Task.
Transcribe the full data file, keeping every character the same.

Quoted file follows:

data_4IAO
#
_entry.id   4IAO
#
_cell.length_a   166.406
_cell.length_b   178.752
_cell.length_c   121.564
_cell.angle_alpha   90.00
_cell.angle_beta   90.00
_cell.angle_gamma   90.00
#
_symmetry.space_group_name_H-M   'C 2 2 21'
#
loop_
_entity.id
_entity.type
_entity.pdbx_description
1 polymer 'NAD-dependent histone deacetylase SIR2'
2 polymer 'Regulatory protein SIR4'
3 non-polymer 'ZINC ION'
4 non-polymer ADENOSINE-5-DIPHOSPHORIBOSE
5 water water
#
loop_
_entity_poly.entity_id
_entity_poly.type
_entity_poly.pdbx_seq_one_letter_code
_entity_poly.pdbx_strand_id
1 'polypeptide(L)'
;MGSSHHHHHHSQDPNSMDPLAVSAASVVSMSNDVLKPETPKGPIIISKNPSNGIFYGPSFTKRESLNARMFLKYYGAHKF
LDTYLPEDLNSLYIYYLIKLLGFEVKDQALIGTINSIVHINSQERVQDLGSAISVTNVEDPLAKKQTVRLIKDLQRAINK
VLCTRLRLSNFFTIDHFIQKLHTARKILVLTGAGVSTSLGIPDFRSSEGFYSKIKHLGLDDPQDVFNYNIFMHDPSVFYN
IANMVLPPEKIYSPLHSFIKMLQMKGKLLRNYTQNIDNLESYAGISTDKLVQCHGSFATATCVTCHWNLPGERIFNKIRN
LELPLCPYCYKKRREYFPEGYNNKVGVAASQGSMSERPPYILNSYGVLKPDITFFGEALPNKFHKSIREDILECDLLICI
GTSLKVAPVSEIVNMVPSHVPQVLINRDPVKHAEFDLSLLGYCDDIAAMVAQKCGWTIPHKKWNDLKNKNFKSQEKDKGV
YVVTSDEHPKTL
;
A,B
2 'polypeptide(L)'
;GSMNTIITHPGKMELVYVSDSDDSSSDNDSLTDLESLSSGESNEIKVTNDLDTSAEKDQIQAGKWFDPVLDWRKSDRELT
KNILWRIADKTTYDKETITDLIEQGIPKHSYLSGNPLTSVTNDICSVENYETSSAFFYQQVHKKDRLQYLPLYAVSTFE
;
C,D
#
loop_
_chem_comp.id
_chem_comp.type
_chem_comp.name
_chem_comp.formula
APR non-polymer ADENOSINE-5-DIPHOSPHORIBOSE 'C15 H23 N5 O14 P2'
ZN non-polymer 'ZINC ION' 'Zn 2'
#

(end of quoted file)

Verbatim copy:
data_4IAO
#
_entry.id   4IAO
#
_cell.length_a   166.406
_cell.length_b   178.752
_cell.length_c   121.564
_cell.angle_alpha   90.00
_cell.angle_beta   90.00
_cell.angle_gamma   90.00
#
_symmetry.space_group_name_H-M   'C 2 2 21'
#
loop_
_entity.id
_entity.type
_entity.pdbx_description
1 polymer 'NAD-dependent histone deacetylase SIR2'
2 polymer 'Regulatory protein SIR4'
3 non-polymer 'ZINC ION'
4 non-polymer ADENOSINE-5-DIPHOSPHORIBOSE
5 water water
#
loop_
_entity_poly.entity_id
_entity_poly.type
_entity_poly.pdbx_seq_one_letter_code
_entity_poly.pdbx_strand_id
1 'polypeptide(L)'
;MGSSHHHHHHSQDPNSMDPLAVSAASVVSMSNDVLKPETPKGPIIISKNPSNGIFYGPSFTKRESLNARMFLKYYGAHKF
LDTYLPEDLNSLYIYYLIKLLGFEVKDQALIGTINSIVHINSQERVQDLGSAISVTNVEDPLAKKQTVRLIKDLQRAINK
VLCTRLRLSNFFTIDHFIQKLHTARKILVLTGAGVSTSLGIPDFRSSEGFYSKIKHLGLDDPQDVFNYNIFMHDPSVFYN
IANMVLPPEKIYSPLHSFIKMLQMKGKLLRNYTQNIDNLESYAGISTDKLVQCHGSFATATCVTCHWNLPGERIFNKIRN
LELPLCPYCYKKRREYFPEGYNNKVGVAASQGSMSERPPYILNSYGVLKPDITFFGEALPNKFHKSIREDILECDLLICI
GTSLKVAPVSEIVNMVPSHVPQVLINRDPVKHAEFDLSLLGYCDDIAAMVAQKCGWTIPHKKWNDLKNKNFKSQEKDKGV
YVVTSDEHPKTL
;
A,B
2 'polypeptide(L)'
;GSMNTIITHPGKMELVYVSDSDDSSSDNDSLTDLESLSSGESNEIKVTNDLDTSAEKDQIQAGKWFDPVLDWRKSDRELT
KNILWRIADKTTYDKETITDLIEQGIPKHSYLSGNPLTSVTNDICSVENYETSSAFFYQQVHKKDRLQYLPLYAVSTFE
;
C,D
#
loop_
_chem_comp.id
_chem_comp.type
_chem_comp.name
_chem_comp.formula
APR non-polymer ADENOSINE-5-DIPHOSPHORIBOSE 'C15 H23 N5 O14 P2'
ZN non-polymer 'ZINC ION' 'Zn 2'
#